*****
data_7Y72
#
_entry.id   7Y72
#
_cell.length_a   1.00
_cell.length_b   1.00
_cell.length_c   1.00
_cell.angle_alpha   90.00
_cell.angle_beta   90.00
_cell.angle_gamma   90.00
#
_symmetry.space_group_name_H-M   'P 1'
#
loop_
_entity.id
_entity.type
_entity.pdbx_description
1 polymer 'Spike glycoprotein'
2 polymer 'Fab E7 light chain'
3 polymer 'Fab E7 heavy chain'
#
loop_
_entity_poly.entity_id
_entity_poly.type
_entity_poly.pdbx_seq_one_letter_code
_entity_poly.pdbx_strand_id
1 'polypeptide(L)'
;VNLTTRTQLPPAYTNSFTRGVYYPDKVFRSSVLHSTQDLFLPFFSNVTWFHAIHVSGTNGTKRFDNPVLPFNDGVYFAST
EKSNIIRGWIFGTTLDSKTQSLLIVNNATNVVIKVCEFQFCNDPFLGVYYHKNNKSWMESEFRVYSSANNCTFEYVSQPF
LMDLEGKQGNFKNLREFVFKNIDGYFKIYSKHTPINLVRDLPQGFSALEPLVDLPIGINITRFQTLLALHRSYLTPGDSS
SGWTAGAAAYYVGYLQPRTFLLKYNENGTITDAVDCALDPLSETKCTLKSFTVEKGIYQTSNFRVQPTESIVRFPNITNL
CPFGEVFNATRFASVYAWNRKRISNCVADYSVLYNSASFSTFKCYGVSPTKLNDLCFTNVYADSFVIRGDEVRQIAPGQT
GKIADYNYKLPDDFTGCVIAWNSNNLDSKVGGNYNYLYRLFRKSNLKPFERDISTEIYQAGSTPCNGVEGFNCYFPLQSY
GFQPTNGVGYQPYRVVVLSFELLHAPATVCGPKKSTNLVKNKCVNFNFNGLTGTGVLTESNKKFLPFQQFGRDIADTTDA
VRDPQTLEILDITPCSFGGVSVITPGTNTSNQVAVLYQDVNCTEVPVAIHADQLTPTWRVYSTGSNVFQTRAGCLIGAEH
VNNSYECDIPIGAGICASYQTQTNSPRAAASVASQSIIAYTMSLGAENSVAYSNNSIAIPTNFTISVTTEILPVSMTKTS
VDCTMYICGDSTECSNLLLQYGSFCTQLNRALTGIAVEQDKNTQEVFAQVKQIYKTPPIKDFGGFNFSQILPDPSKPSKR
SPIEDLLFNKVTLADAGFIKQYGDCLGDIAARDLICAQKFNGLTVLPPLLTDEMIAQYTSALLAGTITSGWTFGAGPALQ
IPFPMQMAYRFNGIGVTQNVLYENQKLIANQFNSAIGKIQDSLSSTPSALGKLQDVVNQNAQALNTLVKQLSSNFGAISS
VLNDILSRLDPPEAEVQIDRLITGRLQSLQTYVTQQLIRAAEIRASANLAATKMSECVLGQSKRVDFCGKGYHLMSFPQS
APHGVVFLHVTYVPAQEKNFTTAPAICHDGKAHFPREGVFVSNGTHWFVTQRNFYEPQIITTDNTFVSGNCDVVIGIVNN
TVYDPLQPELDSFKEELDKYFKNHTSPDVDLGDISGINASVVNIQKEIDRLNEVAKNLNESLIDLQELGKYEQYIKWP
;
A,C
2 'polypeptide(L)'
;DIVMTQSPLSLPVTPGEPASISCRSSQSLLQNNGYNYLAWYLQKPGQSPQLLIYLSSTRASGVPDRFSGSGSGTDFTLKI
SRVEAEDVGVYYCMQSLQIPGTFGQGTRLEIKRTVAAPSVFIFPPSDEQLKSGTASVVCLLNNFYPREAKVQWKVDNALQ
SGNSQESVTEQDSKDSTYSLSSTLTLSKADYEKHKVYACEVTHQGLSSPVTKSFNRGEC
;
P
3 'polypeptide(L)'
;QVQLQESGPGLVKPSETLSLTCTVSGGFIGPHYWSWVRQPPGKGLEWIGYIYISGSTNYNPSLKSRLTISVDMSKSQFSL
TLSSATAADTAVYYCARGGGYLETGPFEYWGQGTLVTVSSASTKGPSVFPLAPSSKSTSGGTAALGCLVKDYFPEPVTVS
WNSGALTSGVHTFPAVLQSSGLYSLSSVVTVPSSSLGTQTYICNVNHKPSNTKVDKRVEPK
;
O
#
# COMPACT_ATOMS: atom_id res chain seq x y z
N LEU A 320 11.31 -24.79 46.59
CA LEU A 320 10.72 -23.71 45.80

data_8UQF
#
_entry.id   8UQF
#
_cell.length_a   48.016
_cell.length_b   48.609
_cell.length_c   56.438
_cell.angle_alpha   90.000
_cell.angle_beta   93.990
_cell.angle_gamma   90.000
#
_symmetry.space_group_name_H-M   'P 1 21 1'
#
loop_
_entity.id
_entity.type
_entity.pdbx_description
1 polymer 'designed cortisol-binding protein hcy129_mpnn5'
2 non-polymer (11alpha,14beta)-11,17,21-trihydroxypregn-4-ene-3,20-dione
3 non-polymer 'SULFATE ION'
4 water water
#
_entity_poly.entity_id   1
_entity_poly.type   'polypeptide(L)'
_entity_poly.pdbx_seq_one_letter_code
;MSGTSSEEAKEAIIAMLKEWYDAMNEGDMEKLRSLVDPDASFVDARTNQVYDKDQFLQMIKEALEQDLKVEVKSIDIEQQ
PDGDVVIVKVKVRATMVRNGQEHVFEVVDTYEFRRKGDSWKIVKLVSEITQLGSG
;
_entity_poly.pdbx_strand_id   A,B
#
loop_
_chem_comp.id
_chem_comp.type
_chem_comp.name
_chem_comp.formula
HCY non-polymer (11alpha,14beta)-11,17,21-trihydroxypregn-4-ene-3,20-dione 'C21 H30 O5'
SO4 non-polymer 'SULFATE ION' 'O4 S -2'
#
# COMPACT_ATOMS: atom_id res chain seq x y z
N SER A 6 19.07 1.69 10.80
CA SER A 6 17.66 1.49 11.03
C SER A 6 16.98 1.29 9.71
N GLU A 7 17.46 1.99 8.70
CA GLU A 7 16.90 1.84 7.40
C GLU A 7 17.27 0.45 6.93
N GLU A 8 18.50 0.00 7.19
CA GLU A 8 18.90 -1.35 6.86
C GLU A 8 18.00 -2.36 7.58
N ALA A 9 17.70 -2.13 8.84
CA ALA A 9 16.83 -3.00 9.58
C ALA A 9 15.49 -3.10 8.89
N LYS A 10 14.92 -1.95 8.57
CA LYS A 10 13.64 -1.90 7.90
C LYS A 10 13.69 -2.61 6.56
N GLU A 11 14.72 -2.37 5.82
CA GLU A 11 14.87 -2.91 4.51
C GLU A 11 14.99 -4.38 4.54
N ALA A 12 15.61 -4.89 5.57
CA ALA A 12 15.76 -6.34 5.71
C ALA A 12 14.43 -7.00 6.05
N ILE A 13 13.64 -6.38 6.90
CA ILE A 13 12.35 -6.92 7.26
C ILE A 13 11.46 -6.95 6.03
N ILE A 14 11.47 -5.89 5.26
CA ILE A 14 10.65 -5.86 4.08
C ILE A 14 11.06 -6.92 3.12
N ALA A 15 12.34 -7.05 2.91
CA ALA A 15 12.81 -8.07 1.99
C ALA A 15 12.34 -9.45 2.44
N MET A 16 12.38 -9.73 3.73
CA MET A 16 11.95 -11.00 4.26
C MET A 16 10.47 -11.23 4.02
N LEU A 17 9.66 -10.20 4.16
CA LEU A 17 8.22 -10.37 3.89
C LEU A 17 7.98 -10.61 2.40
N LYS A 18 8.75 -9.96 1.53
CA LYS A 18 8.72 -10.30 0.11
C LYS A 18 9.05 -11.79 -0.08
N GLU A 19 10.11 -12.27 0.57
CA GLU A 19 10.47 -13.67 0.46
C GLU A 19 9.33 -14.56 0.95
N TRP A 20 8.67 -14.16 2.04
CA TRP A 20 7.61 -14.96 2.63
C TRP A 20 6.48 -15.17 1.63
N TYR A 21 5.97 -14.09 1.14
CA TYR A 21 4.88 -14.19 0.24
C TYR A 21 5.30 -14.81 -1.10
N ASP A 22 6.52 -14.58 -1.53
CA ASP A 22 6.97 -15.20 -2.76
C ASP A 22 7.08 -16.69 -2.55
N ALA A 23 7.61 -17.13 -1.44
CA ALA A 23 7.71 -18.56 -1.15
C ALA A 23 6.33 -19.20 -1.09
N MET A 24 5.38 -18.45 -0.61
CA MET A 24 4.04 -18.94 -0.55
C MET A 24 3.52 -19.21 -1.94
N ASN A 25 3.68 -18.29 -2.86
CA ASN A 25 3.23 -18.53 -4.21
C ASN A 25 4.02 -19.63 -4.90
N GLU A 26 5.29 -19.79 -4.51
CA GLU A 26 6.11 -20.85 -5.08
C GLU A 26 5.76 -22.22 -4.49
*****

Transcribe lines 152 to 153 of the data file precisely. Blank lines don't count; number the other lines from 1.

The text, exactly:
CA ALA A 23 7.71 -18.56 -1.15
C ALA A 23 6.33 -19.20 -1.09